Vic Hotte from Canada: I have heard that TD Bank wouldn't touch ABCP investments, but don't know if the bank could have avoided those papers entirely if they were included in mixed financial instrument. Is it true that Standard & Poor's and Moody's would not rate ABCPs because they couldn't understand their investment structure, while Dominion Bond Rating gave them an AAA rating? Is it true ABCP instruments were listed on the TSX without a prospectus, the same way Bre-X was listed? If these 'rumours' are correct, there were plenty of reasons for financial institutions and stock markets NOT to get involved with this sizeable scam, and only one flimsy reason to do it: percentage bonuses based on how much ABCP paper was sold. How do we get politicians and bankers to understand the benefits of sustainability, instead of booms, bubbles and busts?

Tara Perkins: Hi Vic. It is true that credit-rating agencies Standard & Poor's and Moody's did not rate the paper in Canada's third-party ABCP market, largely because of what I will call a "loophole" in the Canadian paper. That loophole was a clause in many of the emergency funding lines that were supposed to protect the ABCP in tough times. The clause stated that the emergency funds, which were to come from many foreign and some Canadian banks, only had to be paid in the event of a "market disruption." When the market collapsed in August, and the ABCP sector turned to the banks for emergency funding, some of the banks balked, saying that the entire market had not been disrupted (they based that assertion on the fact that commercial paper in the much larger bank-sponsored market in Canada continued to function relatively smoothly). DBRS was the only rating agency that agreed to rate paper with the market disruption clause. It is also the only rating agency, so far, that has agreed to rate the new notes that would come from the restructuring of this market under the Purdy Crawford committee's plan.

It is true that ABCP was sold under a prospectus exemption, but this is very different from the Bre-X situation, for instance, ABCP was not a stock listed on a market such as the Toronto Stock Exchange. TD Bank chief executive Ed Clark explained last week that, as CEO, he did not want his bank to become involved in any area of the market that he does not personally understand. In other words, TD stayed away from many complex investment products.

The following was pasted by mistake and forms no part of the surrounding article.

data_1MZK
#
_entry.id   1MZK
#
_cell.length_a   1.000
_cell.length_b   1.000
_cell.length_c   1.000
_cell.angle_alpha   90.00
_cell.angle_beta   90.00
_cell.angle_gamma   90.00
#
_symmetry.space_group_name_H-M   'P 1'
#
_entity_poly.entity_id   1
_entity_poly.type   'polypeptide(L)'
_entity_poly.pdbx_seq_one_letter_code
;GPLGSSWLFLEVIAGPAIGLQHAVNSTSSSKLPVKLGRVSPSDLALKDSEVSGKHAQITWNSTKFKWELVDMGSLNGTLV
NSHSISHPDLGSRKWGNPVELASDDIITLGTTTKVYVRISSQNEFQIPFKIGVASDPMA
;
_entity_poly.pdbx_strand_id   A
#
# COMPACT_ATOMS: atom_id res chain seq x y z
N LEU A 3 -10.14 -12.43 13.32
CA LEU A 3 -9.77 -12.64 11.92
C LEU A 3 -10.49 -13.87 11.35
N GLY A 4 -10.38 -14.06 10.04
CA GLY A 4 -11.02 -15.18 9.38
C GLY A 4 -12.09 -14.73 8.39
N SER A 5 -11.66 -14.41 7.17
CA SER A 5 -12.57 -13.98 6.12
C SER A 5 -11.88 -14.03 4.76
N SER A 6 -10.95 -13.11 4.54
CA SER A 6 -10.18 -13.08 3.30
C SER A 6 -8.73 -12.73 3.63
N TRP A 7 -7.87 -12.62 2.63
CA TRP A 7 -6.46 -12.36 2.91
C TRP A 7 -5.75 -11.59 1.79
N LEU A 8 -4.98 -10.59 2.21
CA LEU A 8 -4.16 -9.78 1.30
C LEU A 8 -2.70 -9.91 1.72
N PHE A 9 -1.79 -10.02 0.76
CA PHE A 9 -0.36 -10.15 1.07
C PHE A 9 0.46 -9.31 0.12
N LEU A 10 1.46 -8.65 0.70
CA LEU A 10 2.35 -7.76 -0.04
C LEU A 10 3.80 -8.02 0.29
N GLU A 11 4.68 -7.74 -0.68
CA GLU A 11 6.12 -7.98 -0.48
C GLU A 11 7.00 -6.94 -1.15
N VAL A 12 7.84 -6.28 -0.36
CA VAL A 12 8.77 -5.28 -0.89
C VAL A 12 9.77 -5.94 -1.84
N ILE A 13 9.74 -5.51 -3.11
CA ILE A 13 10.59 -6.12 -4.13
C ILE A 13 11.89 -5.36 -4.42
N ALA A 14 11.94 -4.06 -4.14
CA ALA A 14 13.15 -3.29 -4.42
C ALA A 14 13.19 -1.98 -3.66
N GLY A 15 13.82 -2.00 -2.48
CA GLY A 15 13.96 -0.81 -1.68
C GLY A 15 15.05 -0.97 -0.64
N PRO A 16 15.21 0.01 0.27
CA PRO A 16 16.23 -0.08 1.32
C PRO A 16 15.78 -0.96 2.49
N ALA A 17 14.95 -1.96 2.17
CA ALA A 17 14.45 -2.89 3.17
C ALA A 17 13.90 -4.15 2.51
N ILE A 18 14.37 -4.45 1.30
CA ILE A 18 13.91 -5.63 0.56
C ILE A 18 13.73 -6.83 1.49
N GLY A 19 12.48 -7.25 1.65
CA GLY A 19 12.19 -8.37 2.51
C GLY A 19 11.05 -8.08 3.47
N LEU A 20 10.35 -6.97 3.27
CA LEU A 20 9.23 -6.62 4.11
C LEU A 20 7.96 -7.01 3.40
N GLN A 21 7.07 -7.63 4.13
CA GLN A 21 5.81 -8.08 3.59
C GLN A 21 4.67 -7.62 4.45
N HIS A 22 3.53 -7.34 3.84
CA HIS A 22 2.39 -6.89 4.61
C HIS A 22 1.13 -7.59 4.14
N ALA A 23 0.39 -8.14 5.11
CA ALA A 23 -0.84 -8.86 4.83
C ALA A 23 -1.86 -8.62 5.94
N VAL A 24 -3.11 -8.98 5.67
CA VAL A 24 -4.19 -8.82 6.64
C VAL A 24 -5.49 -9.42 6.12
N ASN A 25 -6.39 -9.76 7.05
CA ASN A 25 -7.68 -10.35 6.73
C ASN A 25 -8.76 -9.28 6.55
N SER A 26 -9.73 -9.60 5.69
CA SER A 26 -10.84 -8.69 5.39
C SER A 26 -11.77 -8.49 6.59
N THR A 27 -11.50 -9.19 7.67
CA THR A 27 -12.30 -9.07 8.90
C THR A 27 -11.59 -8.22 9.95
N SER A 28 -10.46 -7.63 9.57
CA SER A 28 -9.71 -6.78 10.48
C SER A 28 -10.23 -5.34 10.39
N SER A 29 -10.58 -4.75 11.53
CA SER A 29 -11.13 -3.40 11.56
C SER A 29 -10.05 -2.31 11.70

Byron Turner from Little Current : Which Pension funds are admitting to be the most at risk here?

Boyd Erman: One only needs to look at the list of the major players on the Pan-Canadian Investors Committee to see who has the most at stake in this restructuring. The biggest player is the Caisse de depot et placement du Quebec, which has about $13-billion of affected paper that would be vastly reduced in value should the restructuring fail. After the Caisse, big holders include PSP Investments, which invests money for many federal government employee pensioners, and Canada Post's pension fund. University of Western Ontario's pension plan also has some. Pension plans aren't the only ones with big holdings. The Ontario and Yukon governments have frozen ABCP, as does Nav Canada, which runs the country's air-traffic-control system, as do many corporations.

Theo Lichacz from Pontypool Canada: Considering the housing meltdown in the U.S. The bankers who engineered that catastrophe are supposed to be captains of the economic ship. How did it reach the point it has? Some ship. Some captains. Do we enable them the powers to fix the mess they created and then pass evermore complex/stringent guidelines and oversight procedures? Or should we be calling them criminals? Better still should we be calling them inmates, along those who enable their greed?

Tara Perkins: Hi Theo. You are correct in suggesting that the current crisis spun out of control after many of the smartest minds in banking failed to spot it coming. From chief executives of major banks, to credit rating analysts and regulators, you would be hard-pressed to find someone who would say they haven't been caught off guard in recent months by the breadth and depth of the financial crisis. And it is true that the banking and financial industry at large inadvertently enabled this situation, for instance by spreading their risks around to investors around the world through the use of complicated structured products. The mortgage sector in particular is shouldering a fair share of the blame. And many banking executives have lost their job in recent months. However, I do not think this is a criminal situation. And, one could argue that many investors have to take a share of the blame as well, for investing in products that they did not fully understand or that carried more risk than they could handle. While it seems clear that some new regulations will result from the crisis of recent months, many in the financial industry are hoping that they do not go so far that they do more harm than good to the banking sector, which is clearly struggling at the moment.

Greg Bewsh from Toronto: Should the vote be no, the administrator BlackRock will go away and Coventree is winding up. Who will administer these assets?

Boyd Erman: Greg, that's unclear, as frankly nobody really wants to talk about the realities of what would happen post-"no" vote. In many respects, the only certainty would be chaos. There's a good chance that because most of the trusts would end up insolvent just days after a no vote, thanks to asset seizures by creditors, any remaining assets would go into limbo until a court could appoint a bankruptcy monitor.

Simon Avery: And I am afraid we will have to close out on that note for today. Thank you Tara and Boyd, and thanks to our readers for the questions.